People, Environment

Survival of Caspian Seals in Doubt

Survival of Caspian Seals in DoubtSurvival of Caspian Seals in Doubt

The population of Caspian seal, a relic species that is now confined to the Caspian Sea, has declined by more than 90% since the start of the 20th century, the director for marine ecosystems at the Department of Environment said.

"Illegal exploitation of the sea's resources takes place in all the littoral countries, including the killing of Caspian seal," Davoud Mirshekar was also quoted as saying by Mehr News Agency.

"We intend to work with NGOs in Russia, Armenia and Kazakhstan to acculturate locals in those countries, as well as in Iran, to protect the animals."

He said a rehabilitation center for insured Caspian seals is being set up in Dagestan (a federal subject of Russia), which he said is a sign of hope for the species' survival.

Based on available data, during the 19th century, there were over one million seals in the Caspian Sea, though only 100,000 are left today.

The other explanation given in" Iranica Encyclopedia" for the sharp decline in the seal population argues that in the mid- or south-Caspian, seals feed primarily on herrings, which include the common kilka. These fish, however, are caught in large numbers.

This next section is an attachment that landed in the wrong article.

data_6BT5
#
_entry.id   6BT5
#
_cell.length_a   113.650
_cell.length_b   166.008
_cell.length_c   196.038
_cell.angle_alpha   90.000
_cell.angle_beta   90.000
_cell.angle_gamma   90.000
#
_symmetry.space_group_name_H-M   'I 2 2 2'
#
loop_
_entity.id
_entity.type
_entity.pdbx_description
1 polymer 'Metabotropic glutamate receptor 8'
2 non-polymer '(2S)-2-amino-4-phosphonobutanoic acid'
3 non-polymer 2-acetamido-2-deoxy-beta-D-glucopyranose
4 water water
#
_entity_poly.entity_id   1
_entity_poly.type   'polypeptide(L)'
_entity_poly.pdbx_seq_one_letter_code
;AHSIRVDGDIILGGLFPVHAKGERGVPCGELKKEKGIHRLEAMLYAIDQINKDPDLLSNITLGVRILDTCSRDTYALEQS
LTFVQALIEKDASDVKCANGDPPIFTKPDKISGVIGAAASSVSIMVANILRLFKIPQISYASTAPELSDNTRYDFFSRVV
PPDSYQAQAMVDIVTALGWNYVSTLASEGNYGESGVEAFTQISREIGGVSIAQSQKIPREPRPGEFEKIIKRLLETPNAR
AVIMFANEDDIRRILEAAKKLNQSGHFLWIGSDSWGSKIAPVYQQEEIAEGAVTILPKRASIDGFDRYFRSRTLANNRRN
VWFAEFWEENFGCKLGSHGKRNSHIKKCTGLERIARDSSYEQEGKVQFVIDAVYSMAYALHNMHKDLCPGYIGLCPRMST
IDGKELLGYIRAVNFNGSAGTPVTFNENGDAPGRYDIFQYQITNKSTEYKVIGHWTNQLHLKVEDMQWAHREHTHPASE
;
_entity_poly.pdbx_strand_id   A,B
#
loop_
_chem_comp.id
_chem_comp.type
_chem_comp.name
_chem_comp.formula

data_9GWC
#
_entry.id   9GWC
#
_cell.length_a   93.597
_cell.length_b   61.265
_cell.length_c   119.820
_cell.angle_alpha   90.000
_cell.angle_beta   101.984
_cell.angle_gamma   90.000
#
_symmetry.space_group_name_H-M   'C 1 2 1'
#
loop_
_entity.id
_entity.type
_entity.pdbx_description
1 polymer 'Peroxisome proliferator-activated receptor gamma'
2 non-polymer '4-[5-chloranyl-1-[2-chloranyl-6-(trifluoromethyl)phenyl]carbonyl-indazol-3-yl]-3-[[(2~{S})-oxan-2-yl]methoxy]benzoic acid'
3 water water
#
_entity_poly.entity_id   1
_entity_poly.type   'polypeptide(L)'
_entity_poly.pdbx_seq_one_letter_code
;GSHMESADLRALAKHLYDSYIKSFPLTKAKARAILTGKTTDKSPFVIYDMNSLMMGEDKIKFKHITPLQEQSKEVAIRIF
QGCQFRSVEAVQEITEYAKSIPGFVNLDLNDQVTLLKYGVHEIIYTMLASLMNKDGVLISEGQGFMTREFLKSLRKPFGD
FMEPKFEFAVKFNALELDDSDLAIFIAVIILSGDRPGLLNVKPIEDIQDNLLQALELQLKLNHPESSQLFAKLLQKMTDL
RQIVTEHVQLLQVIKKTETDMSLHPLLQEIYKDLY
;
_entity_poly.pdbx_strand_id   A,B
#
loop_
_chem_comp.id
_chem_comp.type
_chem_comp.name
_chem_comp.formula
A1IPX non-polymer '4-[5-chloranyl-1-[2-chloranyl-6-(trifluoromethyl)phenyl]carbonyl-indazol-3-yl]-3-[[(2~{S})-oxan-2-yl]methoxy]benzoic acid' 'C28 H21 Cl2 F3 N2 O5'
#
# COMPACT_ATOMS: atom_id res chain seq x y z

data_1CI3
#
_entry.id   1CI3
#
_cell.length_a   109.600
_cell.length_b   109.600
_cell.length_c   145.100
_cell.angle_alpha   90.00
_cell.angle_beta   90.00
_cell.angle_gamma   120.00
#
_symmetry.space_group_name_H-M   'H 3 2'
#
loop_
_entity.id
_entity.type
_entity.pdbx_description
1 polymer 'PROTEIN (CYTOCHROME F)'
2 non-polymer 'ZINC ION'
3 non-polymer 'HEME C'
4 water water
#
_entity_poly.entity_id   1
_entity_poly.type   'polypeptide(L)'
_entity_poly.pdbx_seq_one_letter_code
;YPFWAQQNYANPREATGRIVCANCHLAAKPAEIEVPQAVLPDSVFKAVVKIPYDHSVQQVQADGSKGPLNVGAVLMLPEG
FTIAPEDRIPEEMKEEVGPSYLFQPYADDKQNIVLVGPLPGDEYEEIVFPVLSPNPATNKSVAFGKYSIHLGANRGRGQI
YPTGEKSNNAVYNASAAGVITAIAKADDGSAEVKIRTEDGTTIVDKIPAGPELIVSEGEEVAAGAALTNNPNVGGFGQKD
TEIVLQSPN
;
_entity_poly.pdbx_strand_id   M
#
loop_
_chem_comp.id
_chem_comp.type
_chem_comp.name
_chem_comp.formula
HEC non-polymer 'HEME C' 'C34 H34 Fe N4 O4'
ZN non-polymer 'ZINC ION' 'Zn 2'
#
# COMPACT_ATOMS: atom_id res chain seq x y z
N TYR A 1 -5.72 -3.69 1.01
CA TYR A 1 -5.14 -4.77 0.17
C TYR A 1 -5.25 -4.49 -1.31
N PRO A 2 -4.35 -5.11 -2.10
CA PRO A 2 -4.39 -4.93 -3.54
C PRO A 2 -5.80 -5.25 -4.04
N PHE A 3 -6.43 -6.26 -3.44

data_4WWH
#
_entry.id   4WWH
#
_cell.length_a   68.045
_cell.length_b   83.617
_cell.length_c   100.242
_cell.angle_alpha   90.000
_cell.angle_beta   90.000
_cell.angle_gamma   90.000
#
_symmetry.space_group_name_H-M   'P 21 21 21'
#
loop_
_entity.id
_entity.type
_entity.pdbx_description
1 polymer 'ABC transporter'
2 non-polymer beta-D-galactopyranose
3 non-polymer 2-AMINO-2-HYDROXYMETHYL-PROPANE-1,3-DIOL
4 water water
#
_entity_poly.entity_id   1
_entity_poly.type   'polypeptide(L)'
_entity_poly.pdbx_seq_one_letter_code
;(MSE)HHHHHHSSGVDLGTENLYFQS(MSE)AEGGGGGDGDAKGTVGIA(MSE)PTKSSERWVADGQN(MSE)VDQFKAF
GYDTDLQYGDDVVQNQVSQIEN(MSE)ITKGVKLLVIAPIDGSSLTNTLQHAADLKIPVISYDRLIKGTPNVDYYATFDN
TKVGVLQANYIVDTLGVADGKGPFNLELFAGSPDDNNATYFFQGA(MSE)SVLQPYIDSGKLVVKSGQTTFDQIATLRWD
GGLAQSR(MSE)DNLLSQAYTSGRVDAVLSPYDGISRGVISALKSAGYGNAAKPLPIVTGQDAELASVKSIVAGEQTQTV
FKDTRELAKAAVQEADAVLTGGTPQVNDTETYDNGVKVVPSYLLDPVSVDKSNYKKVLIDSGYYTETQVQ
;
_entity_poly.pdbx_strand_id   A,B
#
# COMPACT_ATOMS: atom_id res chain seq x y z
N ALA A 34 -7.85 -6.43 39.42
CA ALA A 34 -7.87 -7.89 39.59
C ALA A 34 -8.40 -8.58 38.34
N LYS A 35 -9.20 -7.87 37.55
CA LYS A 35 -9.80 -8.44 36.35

The fishermen regard seals as being the main cause for the decline in harvests and, therefore, kill them whenever possible, despite their internationally protected status since the early 1970s.

However, their reasoning is flawed because when the population of the seals was perhaps three times their present number in the mid-1970s, the harvest of kilka exceeded the present catch by a factor of at least four.

Simon J. Goodman from institute of Integrative and Comparative Biology, University of Leeds, United Kingdom, also explained how changes in population of seals may have affected the Caspian ecosystem.

"In the Caspian, there are so many changes due to invasive species, and overfishing of resources, that it is extremely difficult to disentangle effects from declines in seals from other human impacts. The main point is that the Caspian is now a much less diverse and less productive ecosystem than it was at the start of the 20th century," he said.


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